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Ayreon - The Universal Migrator part one: The Dream Sequencer CD (album) cover

THE UNIVERSAL MIGRATOR PART ONE: THE DREAM SEQUENCER

Ayreon

 

Progressive Metal

3.58 | 366 ratings

From Progarchives.com, the ultimate progressive rock music website

Cygnus X-2
Special Collaborator
Honorary Collaborator
3 stars Upon the first listen of this first part, I must say that I was really impressed. Initially, I thought to myself, "Where's the metal?" When I opened up the lyric book, the forward note mentions that Lucassen split the album into one really progressive one, and one metal one. I also like how he tried to stray away from Into the Electric Castle, pt. 2, and went for a more straightforward approach with this one. I forgot to mention the vocalists, and there is an eclectic bunch of them. From Neal Morse (Spock's Beard, Transatlantic) to Mouse of Tuesday Child, there is an impressive amount of different voices that should suffice anybody's needs.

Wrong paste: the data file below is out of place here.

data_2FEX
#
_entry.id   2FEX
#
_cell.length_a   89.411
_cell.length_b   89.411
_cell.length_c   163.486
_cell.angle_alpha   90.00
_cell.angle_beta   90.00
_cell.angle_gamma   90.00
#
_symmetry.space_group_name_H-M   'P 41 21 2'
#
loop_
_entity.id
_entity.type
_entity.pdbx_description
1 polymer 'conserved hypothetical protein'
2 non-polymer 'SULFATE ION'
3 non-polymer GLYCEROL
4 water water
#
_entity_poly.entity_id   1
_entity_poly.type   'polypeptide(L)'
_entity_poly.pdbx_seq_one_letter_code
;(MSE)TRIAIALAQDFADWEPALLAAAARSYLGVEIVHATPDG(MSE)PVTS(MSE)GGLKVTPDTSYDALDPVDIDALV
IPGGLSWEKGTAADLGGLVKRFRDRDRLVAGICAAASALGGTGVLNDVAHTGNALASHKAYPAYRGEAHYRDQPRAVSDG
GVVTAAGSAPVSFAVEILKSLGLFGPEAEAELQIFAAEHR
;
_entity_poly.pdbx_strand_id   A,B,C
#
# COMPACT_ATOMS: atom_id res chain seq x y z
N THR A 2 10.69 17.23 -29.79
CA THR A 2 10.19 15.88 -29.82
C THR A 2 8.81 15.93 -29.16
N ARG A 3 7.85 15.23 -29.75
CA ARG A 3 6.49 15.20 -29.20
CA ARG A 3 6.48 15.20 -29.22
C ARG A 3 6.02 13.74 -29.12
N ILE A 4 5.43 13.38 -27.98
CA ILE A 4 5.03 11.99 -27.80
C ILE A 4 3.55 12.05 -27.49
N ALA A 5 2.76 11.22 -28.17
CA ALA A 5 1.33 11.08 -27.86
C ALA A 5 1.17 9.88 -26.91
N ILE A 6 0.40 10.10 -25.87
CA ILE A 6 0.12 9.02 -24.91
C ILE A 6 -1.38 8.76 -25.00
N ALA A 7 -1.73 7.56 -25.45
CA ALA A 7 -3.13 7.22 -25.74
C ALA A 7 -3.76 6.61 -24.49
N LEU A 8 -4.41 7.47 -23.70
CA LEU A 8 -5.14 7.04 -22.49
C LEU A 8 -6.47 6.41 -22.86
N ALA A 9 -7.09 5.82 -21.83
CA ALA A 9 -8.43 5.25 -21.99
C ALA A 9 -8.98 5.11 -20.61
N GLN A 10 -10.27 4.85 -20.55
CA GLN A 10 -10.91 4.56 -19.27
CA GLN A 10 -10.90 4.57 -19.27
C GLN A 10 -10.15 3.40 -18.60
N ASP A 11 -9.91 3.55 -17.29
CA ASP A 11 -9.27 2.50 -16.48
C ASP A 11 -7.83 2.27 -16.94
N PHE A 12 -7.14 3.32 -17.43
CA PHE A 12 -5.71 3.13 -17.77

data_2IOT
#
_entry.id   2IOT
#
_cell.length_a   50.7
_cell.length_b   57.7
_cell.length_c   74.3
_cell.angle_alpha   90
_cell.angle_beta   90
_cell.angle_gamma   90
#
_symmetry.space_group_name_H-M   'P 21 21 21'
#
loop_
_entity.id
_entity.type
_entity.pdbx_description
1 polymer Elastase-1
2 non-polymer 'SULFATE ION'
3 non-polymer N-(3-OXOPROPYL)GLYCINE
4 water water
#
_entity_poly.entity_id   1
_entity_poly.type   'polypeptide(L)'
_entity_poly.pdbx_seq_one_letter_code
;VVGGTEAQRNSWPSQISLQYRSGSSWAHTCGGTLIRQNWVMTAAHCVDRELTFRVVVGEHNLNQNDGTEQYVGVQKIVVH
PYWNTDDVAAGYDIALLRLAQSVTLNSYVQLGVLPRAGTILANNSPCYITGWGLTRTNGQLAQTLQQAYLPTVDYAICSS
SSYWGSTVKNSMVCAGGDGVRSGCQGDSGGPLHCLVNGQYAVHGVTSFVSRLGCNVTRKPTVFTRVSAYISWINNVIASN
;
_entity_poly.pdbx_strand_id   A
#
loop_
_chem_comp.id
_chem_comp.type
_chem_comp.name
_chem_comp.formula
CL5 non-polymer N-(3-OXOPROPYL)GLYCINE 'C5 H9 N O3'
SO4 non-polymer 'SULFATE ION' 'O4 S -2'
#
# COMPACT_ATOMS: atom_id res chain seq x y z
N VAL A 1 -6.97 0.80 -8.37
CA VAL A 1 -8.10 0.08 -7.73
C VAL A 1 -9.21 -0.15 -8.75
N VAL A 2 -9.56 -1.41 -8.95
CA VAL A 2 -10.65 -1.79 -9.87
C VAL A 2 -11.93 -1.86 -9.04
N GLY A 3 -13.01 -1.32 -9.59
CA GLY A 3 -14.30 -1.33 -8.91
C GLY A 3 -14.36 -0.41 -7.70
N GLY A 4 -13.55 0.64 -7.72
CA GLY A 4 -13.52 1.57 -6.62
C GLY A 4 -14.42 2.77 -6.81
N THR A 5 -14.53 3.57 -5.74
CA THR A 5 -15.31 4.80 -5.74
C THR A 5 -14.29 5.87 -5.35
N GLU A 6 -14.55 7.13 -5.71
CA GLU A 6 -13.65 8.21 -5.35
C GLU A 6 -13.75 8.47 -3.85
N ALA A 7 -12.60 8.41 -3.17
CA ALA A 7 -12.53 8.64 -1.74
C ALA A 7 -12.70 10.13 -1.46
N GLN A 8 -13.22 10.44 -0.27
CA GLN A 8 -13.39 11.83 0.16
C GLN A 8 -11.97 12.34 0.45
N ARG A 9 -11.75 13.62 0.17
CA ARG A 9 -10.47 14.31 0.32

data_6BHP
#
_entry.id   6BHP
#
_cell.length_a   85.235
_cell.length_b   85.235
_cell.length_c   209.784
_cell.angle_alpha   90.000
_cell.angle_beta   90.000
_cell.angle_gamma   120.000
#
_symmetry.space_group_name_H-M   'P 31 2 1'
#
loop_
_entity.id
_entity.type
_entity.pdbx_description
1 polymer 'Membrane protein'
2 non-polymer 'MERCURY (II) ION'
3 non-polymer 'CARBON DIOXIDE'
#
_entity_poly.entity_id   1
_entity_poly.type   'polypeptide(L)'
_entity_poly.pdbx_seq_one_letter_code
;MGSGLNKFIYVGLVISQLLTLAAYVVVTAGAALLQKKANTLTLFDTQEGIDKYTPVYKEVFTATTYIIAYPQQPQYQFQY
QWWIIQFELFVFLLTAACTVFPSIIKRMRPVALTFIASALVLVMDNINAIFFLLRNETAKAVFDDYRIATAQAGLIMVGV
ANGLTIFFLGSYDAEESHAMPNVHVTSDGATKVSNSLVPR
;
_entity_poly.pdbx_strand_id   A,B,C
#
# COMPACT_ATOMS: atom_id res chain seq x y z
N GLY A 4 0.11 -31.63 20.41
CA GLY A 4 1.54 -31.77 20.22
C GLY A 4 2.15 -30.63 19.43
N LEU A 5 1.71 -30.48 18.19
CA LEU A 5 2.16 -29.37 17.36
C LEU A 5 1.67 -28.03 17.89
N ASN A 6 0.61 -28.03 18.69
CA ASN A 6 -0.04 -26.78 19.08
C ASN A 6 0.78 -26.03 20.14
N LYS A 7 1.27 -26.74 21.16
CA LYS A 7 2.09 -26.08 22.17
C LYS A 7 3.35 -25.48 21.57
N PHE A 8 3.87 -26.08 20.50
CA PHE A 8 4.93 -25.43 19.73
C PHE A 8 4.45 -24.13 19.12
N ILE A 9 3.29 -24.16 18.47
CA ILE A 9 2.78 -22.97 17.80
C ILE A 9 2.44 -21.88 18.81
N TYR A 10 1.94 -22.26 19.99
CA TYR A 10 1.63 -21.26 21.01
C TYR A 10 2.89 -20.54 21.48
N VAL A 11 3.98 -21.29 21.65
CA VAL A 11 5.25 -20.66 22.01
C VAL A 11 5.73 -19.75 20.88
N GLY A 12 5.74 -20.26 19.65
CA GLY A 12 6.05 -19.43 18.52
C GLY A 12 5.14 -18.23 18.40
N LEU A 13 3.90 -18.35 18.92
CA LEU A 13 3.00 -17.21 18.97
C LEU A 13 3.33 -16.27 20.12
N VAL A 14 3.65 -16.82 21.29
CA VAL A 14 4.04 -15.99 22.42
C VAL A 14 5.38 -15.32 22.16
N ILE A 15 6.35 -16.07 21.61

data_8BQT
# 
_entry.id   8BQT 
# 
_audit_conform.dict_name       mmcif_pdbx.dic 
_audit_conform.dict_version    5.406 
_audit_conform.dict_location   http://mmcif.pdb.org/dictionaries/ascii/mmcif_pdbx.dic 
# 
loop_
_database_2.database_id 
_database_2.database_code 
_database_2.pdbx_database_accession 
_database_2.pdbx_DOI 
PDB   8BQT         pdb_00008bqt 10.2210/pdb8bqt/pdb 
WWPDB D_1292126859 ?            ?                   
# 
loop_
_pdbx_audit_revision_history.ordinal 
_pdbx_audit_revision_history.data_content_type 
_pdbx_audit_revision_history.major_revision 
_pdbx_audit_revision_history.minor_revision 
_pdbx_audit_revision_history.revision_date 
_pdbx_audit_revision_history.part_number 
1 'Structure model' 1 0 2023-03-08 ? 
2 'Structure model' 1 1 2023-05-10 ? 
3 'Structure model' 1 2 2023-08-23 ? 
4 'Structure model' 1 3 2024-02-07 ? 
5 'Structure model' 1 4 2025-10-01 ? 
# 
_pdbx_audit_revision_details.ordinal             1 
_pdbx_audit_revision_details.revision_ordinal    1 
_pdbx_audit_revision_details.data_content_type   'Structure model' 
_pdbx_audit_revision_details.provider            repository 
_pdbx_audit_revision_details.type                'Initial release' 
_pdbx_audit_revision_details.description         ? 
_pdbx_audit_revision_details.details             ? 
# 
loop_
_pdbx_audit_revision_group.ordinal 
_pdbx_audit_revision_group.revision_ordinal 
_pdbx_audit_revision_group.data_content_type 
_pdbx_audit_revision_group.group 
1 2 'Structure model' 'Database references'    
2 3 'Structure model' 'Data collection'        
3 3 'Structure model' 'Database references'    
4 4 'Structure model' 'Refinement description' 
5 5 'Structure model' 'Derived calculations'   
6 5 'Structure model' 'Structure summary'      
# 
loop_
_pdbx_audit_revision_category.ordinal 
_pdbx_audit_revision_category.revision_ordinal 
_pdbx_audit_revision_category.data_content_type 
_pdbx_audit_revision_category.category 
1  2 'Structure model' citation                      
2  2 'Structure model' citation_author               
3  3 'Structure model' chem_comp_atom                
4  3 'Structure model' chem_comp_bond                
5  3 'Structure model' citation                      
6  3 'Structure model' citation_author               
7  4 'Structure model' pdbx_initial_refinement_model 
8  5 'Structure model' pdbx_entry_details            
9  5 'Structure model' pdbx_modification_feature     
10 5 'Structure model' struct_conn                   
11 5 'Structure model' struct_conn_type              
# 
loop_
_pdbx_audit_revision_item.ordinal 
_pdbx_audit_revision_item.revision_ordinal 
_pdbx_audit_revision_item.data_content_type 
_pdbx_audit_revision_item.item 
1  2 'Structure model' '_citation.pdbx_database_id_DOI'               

The album begins and ends with The Dream Sequencer. It sets up the rest of the story, telling you how the main character is going through all the stages of time (I recommend looking in the lyric book as you listen to grasp a better idea). Other songs on Pt. 1 worth mentioning are 2084, a grim and impressive acoustic piece, with harrowing vocals and some spectacular playing on Lucassen's part. Lucassen's work on this album is really top-notch. He plays with great ease, and his solos are fluid and crisp. Carried By the Wind brings back memories of The Final Experiment, where the main character is reincarnated into the body of the blind minstrel Ayreon. But with all the good things in this albums, there has to be a few faults. First off, it is a little too synthy for my tastes (but I really do enjoy the fantastic Hammond work), and some of the songs do drag on a bit. But the phenomenal playing really does make up for it.

Overall, this album is not an album to get into Ayreon with. I'd recommend you start with The Human Equation or Into the Electric Castle, then you can diverge into this work. The first part is very solid, but the second part is where the fun really begins. I give it a 3/5.

Cygnus X-2 | 3/5 |

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